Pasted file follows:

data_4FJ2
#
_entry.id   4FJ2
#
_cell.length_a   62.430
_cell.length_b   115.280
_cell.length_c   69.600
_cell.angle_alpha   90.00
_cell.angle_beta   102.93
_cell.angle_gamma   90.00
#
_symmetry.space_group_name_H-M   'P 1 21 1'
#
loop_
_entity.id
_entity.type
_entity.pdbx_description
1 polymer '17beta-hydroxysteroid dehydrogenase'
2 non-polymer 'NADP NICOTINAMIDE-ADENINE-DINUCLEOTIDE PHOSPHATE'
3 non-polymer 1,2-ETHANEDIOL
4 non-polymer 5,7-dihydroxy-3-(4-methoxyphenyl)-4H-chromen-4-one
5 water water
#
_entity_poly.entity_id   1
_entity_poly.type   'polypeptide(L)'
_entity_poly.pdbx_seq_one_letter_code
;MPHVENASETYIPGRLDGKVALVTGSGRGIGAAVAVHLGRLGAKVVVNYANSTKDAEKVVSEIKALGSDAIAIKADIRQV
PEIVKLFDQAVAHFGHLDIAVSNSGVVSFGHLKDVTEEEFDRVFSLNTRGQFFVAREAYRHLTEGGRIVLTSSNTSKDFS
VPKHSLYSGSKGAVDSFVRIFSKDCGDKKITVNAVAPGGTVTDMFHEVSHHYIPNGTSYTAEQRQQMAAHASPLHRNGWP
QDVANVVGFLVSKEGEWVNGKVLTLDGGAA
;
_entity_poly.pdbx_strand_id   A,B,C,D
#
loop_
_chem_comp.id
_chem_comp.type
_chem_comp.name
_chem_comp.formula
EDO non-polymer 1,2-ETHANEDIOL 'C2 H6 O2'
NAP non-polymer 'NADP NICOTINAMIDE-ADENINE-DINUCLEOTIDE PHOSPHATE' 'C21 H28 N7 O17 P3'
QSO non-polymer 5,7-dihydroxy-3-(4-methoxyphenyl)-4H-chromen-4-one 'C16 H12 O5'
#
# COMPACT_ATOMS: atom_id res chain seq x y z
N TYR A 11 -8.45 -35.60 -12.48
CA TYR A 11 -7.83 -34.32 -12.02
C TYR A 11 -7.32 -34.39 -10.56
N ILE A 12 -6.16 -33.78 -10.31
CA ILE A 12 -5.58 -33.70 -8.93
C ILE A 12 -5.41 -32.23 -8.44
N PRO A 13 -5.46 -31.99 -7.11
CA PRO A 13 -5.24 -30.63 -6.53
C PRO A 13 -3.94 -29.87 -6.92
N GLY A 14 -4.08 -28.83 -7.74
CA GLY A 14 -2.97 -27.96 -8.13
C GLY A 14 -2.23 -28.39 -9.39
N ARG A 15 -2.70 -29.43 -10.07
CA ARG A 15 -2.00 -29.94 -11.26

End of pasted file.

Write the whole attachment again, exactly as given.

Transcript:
data_4FJ2
#
_entry.id   4FJ2
#
_cell.length_a   62.430
_cell.length_b   115.280
_cell.length_c   69.600
_cell.angle_alpha   90.00
_cell.angle_beta   102.93
_cell.angle_gamma   90.00
#
_symmetry.space_group_name_H-M   'P 1 21 1'
#
loop_
_entity.id
_entity.type
_entity.pdbx_description
1 polymer '17beta-hydroxysteroid dehydrogenase'
2 non-polymer 'NADP NICOTINAMIDE-ADENINE-DINUCLEOTIDE PHOSPHATE'
3 non-polymer 1,2-ETHANEDIOL
4 non-polymer 5,7-dihydroxy-3-(4-methoxyphenyl)-4H-chromen-4-one
5 water water
#
_entity_poly.entity_id   1
_entity_poly.type   'polypeptide(L)'
_entity_poly.pdbx_seq_one_letter_code
;MPHVENASETYIPGRLDGKVALVTGSGRGIGAAVAVHLGRLGAKVVVNYANSTKDAEKVVSEIKALGSDAIAIKADIRQV
PEIVKLFDQAVAHFGHLDIAVSNSGVVSFGHLKDVTEEEFDRVFSLNTRGQFFVAREAYRHLTEGGRIVLTSSNTSKDFS
VPKHSLYSGSKGAVDSFVRIFSKDCGDKKITVNAVAPGGTVTDMFHEVSHHYIPNGTSYTAEQRQQMAAHASPLHRNGWP
QDVANVVGFLVSKEGEWVNGKVLTLDGGAA
;
_entity_poly.pdbx_strand_id   A,B,C,D
#
loop_
_chem_comp.id
_chem_comp.type
_chem_comp.name
_chem_comp.formula
EDO non-polymer 1,2-ETHANEDIOL 'C2 H6 O2'
NAP non-polymer 'NADP NICOTINAMIDE-ADENINE-DINUCLEOTIDE PHOSPHATE' 'C21 H28 N7 O17 P3'
QSO non-polymer 5,7-dihydroxy-3-(4-methoxyphenyl)-4H-chromen-4-one 'C16 H12 O5'
#
# COMPACT_ATOMS: atom_id res chain seq x y z
N TYR A 11 -8.45 -35.60 -12.48
CA TYR A 11 -7.83 -34.32 -12.02
C TYR A 11 -7.32 -34.39 -10.56
N ILE A 12 -6.16 -33.78 -10.31
CA ILE A 12 -5.58 -33.70 -8.93
C ILE A 12 -5.41 -32.23 -8.44
N PRO A 13 -5.46 -31.99 -7.11
CA PRO A 13 -5.24 -30.63 -6.53
C PRO A 13 -3.94 -29.87 -6.92
N GLY A 14 -4.08 -28.83 -7.74
CA GLY A 14 -2.97 -27.96 -8.13
C GLY A 14 -2.23 -28.39 -9.39
N ARG A 15 -2.70 -29.43 -10.07
CA ARG A 15 -2.00 -29.94 -11.26